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Airline fare caps - Why airline rates are capped on both sides?

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In early May we had covered a post on the future of aviation post-Covid 19. In the post we had covered two aspects on the pricing front, one some firms astronomically rising prices to stay in business, and second the well-placed competitors significantly undercutting the competition to hurt the already distressed firms.


If the firms have clarity that the social distancing in planes will have to run for a longer period of time, there is likely to be a sharp jump in prices across the board, as firms move their financials towards more stable levels. If evidence suggests that this may last just a few months however, the reaction from the aviation firms could be starkly different. With a few firms financially better positioned than their peers, they might want to use the period to sharply undercut the competition, either gaining share or forcing the peer to underprice, pushing them further towards the brink of bankruptcy.

The government seems to share our concern, and has taken remedial measures with temporary price floors and ceilings to avoid the problem at hand. In today's post we understand the regulation in detail, the rationale behind it, and the impact it is likely to have on the industry.


Understanding the caps


It helps to understand that the caps that the government has brought in are temporary and will be in force for a period of 3 months, meaning that barring an extension, the impact of the move on long term competitive intensity will be limited. The caps, as we discussed are on both the upper and lower ends, on the upper end to prevent firms charging usurious rates to people desperate to get home, and a price floor to prevent well-placed firms who have a sufficient cash balance from charging an extremely low rate, putting weaker competition out of business. The market-based pricing system will continue from August 25th. An incremental rule here is that airline firms will have to make 40% of total seats at an aircraft available at less than the midpoint of the two caps.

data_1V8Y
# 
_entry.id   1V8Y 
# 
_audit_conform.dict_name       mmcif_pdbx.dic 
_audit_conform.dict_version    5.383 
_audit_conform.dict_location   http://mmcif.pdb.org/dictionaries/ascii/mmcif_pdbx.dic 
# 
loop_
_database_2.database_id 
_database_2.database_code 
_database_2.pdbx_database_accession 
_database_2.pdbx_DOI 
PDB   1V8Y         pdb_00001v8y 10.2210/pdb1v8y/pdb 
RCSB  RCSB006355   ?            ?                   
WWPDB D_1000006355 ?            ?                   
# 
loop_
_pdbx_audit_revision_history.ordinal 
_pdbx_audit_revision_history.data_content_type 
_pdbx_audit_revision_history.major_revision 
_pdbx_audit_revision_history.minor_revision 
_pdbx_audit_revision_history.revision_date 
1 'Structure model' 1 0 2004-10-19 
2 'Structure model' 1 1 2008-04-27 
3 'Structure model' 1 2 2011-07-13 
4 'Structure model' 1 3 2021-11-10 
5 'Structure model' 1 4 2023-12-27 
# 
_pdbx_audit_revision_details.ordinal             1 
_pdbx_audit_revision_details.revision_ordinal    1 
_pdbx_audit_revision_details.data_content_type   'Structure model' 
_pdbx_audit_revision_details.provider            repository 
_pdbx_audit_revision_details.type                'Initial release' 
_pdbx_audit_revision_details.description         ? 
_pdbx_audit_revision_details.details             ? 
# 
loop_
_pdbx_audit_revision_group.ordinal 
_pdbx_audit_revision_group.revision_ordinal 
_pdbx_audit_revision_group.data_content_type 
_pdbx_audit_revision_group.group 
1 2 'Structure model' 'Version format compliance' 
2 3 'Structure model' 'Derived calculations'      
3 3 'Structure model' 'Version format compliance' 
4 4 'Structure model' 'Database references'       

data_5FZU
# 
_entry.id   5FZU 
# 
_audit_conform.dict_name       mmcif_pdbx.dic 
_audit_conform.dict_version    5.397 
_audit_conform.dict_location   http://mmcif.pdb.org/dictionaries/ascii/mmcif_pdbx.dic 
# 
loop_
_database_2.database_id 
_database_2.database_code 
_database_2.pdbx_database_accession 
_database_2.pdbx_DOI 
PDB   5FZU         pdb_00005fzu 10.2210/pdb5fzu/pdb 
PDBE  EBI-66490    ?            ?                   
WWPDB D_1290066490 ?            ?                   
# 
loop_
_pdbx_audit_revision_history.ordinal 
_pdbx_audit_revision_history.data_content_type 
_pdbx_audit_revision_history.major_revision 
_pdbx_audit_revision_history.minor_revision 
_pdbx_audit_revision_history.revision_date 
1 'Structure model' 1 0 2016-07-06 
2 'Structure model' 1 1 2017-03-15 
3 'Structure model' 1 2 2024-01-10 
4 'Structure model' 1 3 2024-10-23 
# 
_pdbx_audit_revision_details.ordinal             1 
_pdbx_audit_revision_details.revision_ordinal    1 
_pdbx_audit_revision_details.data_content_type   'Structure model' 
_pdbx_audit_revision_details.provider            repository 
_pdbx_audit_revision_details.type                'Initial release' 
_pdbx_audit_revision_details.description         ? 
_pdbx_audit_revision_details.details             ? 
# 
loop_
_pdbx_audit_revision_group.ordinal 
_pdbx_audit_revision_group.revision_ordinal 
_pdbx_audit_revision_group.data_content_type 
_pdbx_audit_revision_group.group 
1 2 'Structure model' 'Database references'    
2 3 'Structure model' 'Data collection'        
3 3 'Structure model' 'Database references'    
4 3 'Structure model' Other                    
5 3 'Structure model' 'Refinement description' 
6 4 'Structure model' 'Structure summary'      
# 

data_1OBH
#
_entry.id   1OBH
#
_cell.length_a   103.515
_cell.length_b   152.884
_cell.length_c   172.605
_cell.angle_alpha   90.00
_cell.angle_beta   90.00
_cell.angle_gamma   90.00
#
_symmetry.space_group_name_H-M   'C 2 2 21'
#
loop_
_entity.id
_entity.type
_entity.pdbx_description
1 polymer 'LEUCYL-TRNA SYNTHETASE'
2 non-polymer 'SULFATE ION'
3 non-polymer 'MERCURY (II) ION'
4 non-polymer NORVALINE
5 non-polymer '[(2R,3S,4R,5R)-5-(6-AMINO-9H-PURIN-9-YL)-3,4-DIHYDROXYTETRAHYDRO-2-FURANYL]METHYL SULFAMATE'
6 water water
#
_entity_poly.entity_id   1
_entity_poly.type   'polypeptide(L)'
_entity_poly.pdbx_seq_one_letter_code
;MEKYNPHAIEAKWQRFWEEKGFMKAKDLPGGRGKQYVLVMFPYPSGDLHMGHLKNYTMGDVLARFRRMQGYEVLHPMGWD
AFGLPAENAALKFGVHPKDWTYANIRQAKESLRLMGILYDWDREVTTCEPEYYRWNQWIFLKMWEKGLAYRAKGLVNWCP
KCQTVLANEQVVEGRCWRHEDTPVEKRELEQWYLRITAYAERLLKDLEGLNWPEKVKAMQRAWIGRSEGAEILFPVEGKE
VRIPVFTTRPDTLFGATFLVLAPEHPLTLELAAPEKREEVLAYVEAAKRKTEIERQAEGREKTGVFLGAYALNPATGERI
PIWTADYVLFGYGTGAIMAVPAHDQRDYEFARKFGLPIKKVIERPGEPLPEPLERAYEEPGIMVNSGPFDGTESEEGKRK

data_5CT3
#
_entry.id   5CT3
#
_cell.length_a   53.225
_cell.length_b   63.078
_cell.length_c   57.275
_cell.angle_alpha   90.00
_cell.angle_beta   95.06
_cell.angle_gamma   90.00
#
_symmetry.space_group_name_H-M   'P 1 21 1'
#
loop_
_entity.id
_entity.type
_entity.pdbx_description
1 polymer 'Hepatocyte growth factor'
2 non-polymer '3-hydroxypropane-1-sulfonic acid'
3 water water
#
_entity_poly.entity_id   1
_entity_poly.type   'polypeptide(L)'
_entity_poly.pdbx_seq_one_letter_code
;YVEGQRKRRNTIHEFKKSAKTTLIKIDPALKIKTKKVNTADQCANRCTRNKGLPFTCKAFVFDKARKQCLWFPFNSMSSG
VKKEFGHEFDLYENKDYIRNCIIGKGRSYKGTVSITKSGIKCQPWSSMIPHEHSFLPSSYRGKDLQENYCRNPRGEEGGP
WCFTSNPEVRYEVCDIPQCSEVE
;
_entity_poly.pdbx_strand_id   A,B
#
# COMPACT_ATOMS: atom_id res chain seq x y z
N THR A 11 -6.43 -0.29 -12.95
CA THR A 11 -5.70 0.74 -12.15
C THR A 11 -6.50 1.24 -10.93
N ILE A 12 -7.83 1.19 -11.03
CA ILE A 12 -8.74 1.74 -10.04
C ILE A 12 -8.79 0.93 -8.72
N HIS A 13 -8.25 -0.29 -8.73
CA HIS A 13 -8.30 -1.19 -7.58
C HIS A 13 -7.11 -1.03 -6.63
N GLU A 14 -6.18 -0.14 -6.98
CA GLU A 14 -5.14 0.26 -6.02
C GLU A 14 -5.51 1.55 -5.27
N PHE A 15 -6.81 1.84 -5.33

Implications for the sector


The demand for the sector is likely to have a very sharp spike in the initial week or two, as the first wave of people heading home, make the journey, followed by a sharp prolonged lull, as folks then choose the comfort of their home over the risk of travel. Pricing in the first two weeks therefore will be critical, not only to make money for the period, and the lossed in the months gone by, but also to build some sort of buffer to wade through the rest of the period. With demand far exceeding supply in the initial period, it would be fair to assume the pricing limits being stretched a bit.


Within the players, the regulation is incrementally beneficial to the players who had a weak cash position going in, as it prevents loss of too much share from the stronger players in the field. For market leaders, it should be incrementally less positive. The restart in the sector however is likely to bring cheer across the board.


Implications for other sectors


The government's interference in market prices, albeit temporary is something to take note of, and could have implications for other sectors as well. While the government is unlikely to implement a blanket price floor in telecom, given the impact of millions of poor people who are already suffering from the problems of reverse migration, a price floor on postpaid connections couldn't be ruled out. This again, could end up helping the most beaten down amongst the three telco players.


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